IB CIIAIILES STEWART rARNKLL
at Philadelphia. Parncll was invited, and urged to attend. His parliamentary followers were divided on the question whether he should go or not. He decided for himself. He did not go. He sent the following cablegram instead:
* My presence at the opening of the most representative convention of Irish-American opinion ever assembled being impossible, owing to the necessity of my remaining hero to oppose tho.Criminal Code Bill—which re-enacts permanently the worst provisions of coercion, and which, if passed, will leave constitutional movements at the mercy of the Government—-I would ask you. to lay my views before the convention. 1 would respectfully advise that your platform be so framed as to enable us to continue to accept help from America-, and at the, same time to avoid offering a pretext to the British Government for entirely suppressing thu national movement in Ireland. In this way only can unity of movement be preserved both in Tre.la.nd and America. I have perfect confidence that by 'prudence, moderation, and firmness the cause of "Ireland will continue to advance; and, though persecution refit heavily upon us at present, before many years have passed we sha.ll have achieved those givat objects for which through many centuries our race has struggled/ J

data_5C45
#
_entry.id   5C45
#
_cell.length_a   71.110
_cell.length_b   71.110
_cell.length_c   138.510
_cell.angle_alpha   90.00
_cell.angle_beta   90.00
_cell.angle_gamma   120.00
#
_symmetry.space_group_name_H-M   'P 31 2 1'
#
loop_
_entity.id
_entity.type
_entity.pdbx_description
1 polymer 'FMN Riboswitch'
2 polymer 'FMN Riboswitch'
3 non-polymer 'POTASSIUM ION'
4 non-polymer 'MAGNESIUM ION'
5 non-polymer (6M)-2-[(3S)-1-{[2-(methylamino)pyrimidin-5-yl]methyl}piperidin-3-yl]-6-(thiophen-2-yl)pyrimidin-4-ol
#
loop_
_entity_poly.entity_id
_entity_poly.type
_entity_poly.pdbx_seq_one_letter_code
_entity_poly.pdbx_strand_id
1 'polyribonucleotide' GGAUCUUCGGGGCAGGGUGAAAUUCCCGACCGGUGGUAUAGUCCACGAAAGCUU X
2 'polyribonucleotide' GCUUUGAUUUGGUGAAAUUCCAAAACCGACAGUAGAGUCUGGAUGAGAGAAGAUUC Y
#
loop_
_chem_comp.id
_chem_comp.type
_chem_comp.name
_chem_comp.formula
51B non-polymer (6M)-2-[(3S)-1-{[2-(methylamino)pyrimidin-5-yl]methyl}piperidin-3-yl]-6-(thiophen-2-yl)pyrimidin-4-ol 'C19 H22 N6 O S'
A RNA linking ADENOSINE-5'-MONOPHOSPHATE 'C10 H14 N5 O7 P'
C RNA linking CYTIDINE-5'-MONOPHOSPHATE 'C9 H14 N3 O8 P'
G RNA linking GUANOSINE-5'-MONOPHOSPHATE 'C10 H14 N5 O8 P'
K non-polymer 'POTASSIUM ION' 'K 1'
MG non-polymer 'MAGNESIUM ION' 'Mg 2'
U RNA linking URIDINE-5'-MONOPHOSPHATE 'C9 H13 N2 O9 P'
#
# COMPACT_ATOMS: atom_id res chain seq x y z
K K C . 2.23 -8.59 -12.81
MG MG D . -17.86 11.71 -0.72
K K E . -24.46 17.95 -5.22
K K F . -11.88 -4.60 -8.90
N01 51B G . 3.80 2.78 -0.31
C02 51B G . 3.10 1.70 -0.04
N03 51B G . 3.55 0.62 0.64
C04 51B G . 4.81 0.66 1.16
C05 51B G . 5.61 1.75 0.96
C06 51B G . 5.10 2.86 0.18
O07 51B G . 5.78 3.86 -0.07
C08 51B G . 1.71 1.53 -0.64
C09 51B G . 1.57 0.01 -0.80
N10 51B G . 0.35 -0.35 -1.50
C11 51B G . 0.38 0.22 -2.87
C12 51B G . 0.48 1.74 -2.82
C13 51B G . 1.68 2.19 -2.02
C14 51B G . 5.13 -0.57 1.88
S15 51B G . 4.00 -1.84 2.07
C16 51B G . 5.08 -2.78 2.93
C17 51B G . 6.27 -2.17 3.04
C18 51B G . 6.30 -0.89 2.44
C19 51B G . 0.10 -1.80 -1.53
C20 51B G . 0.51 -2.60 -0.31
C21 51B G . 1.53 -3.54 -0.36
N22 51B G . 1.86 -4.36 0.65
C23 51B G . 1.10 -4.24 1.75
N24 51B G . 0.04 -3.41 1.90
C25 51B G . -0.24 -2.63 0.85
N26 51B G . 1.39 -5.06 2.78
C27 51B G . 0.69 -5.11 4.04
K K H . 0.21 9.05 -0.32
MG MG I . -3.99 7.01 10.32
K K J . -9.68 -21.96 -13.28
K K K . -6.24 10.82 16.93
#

1 Tin* London correspondent of (,1m Ar////oj/, wrotr on April 21 : 'The question of the advisability of Mr. PurnolPs attending the Forthcoming It-hilt convention at Chicago (.v;> 'Philadelphia) wan, an tho news-papers* Btate, considered and resolved upon by a meeting of hi.i colleagues a few dnyn ago. The view of tho majority wan utriwgly oppOHcd to IUK BO doing. Weighty rcMisouH were adduced hy them hi support of their view; but reason** \voro also given on tho other Hide. We must all hope, that the best and wuieHt thing ha« boon done; but if a newspaper eorreBpondent may express an opinion on HO important and complicated a question, I would nay that I had much rather tho decision had gone the other way. Thoits letting value.